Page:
Still, Ford’s F-Series truck and Fusion mid-size sedan brought Ford a fourth consecutive month of retail market share increases. Ford estimates its share of the January retail market was 12.7%, up 0.3 point versus a year ago. This marks the first time since 1995 Ford has achieved a retail market share increase four months in a row.

Honda. American Honda Motor posted January total vehicle sales of 71,031, a decline of 27.9% by volume compared to January 2008. Car sales decreased 26.8% to 40,532 units; truck sales dropped 29.4% to 30,499 units.

Top-seller in the car segment was the Accord, which posted 16,581 units, a 30.8% drop year-on-year. The Honda Fit posted a sales gain, climbing 5.9% to 4,745 units. The CR-V remained the top seller in the truck segment, with 13,143 units representing a 17.9% drop.

Honda sold 1,076 units of the Civic Hybrid (down 38.3%), and one Accord Hybrid.

Chrysler. Chrysler LLC reported total January 2009 US. sales of 62,157 units, down 54.7% versus the same month in 2008. Dealer retail was down 35%, compared to industry retail, which was down 30%. Fleet sales dropped 81% from last January, as outlined in the Chrysler’s viability plan.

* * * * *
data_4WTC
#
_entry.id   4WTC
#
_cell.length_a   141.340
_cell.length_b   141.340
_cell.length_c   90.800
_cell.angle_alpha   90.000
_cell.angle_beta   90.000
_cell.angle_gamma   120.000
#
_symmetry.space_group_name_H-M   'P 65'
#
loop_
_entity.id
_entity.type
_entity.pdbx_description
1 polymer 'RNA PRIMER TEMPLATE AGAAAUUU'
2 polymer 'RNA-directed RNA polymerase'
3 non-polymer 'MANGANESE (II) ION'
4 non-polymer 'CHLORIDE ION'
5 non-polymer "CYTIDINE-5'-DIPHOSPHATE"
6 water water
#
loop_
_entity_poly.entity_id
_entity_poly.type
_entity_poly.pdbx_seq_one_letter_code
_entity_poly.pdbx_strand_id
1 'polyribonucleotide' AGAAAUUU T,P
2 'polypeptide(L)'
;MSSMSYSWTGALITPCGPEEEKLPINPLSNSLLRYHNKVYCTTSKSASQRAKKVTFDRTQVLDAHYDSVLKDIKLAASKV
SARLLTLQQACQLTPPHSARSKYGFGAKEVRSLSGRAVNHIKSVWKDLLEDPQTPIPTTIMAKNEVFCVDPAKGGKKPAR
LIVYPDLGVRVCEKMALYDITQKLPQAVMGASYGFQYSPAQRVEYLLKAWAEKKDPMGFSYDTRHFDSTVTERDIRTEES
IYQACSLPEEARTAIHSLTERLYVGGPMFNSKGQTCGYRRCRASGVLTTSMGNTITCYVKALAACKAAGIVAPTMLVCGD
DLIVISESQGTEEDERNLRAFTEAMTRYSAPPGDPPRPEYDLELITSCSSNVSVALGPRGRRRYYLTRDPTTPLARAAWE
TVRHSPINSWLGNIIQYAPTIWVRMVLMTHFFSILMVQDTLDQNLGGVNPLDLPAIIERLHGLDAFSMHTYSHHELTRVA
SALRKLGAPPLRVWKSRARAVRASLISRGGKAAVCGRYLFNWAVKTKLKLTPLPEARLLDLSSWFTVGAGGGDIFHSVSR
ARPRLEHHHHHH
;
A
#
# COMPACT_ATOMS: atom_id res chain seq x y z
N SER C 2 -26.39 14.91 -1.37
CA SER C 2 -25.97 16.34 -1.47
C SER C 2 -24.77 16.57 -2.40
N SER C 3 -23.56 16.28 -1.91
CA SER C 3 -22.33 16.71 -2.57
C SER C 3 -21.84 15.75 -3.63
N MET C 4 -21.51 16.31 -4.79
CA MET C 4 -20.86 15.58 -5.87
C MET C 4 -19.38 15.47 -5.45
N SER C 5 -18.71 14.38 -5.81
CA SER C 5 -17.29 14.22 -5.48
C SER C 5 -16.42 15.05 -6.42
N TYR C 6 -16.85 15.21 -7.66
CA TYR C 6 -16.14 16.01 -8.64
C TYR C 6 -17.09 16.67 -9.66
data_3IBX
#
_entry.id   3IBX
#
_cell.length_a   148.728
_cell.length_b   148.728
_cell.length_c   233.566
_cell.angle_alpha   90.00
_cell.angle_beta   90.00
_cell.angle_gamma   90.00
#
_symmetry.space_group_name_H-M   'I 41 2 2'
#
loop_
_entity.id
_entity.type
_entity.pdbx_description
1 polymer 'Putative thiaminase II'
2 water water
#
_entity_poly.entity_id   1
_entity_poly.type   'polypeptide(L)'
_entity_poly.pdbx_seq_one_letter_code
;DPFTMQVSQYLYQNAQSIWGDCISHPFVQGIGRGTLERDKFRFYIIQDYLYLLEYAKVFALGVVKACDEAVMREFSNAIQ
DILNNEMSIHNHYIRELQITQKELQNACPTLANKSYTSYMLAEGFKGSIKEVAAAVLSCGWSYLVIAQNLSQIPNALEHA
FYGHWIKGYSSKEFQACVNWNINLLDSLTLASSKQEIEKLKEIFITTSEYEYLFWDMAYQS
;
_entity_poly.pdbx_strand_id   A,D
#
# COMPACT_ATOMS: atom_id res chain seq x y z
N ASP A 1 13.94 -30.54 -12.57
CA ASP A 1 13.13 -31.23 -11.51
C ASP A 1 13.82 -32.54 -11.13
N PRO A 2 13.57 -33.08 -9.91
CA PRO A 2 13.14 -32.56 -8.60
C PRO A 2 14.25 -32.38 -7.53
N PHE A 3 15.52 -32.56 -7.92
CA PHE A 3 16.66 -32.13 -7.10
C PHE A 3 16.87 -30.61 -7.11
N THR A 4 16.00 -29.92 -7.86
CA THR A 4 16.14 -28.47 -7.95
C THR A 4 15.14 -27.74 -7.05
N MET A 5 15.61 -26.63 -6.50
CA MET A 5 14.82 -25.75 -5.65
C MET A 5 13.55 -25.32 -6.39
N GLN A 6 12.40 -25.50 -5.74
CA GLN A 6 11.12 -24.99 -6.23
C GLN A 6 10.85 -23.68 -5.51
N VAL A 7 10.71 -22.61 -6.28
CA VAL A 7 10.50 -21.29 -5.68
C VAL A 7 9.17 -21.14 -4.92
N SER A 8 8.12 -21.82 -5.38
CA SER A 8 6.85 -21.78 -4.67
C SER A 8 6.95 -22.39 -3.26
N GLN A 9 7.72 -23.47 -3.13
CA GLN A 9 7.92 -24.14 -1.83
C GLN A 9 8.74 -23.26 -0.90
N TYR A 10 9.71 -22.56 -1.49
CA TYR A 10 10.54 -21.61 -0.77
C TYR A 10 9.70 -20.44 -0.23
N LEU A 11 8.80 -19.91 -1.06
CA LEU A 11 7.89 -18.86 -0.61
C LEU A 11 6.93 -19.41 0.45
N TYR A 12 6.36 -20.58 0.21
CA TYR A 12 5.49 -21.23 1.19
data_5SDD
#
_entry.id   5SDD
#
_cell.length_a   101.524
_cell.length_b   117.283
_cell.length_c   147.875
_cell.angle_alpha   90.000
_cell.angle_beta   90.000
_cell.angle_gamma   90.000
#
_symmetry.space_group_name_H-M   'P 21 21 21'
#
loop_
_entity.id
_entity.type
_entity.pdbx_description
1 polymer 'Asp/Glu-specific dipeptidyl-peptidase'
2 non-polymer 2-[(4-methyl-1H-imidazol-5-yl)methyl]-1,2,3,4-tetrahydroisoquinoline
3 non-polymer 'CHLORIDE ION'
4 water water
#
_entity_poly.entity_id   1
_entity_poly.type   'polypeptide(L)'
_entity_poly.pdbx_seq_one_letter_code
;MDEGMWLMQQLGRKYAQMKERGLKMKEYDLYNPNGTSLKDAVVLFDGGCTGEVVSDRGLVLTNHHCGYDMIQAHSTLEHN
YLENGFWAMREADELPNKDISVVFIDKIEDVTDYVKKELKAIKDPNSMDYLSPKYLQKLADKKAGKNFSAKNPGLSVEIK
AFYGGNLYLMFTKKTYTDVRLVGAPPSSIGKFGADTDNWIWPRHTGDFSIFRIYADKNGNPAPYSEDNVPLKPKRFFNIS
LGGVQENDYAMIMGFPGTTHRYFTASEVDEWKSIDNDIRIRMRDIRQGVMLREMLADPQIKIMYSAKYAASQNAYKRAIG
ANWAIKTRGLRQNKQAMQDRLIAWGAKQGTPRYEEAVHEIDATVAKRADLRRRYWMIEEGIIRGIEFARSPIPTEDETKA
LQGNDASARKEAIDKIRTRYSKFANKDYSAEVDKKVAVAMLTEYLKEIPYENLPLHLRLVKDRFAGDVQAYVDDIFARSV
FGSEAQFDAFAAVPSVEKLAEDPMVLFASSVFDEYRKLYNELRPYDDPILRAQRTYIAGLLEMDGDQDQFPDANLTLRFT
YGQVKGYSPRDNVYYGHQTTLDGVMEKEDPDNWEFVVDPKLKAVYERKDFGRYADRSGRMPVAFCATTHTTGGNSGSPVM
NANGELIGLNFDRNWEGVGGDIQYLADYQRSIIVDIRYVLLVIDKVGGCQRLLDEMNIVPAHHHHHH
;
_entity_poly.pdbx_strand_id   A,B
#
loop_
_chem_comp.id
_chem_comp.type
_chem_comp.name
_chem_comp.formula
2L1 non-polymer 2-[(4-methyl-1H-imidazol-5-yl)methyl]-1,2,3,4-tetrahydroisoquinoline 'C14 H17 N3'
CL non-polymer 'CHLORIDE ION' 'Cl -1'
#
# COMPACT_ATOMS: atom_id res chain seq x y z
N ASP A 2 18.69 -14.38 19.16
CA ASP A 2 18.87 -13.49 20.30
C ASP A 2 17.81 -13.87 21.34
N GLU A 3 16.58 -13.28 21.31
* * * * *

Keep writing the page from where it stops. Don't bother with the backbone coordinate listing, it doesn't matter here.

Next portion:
Total car sales were down 66% to 15,747 units; total truck sales were down 49% to 46,410 units.

The Ram pickup remained the top seller, with 12,843 units (down 35%). In second place was the Jeep Wrangler, which posted a 4% increase in sales to 6,362 units year-on-year. The new Dodge Journey posted 3,092 units, and the new Challenger posted 2,757 units.

Chrysler estimated in its submission to Congress last year that the industry would sell 11.1 million units during calendar year 2009. However, if the January trend for the SAAR continues, the company believes that the industry could see 10 million units or fewer sold during the year, due to the reduction of consumer credit and tightening of the lending standards.

Nissan. Nissan North America, Inc. (NNA) reported sales for January of 53,884 units versus 76,605 units a year ago, a decrease of 29.7%. Car sales dropped 27.0% to 33,173; truck sales dropped 33.6% to 20,711.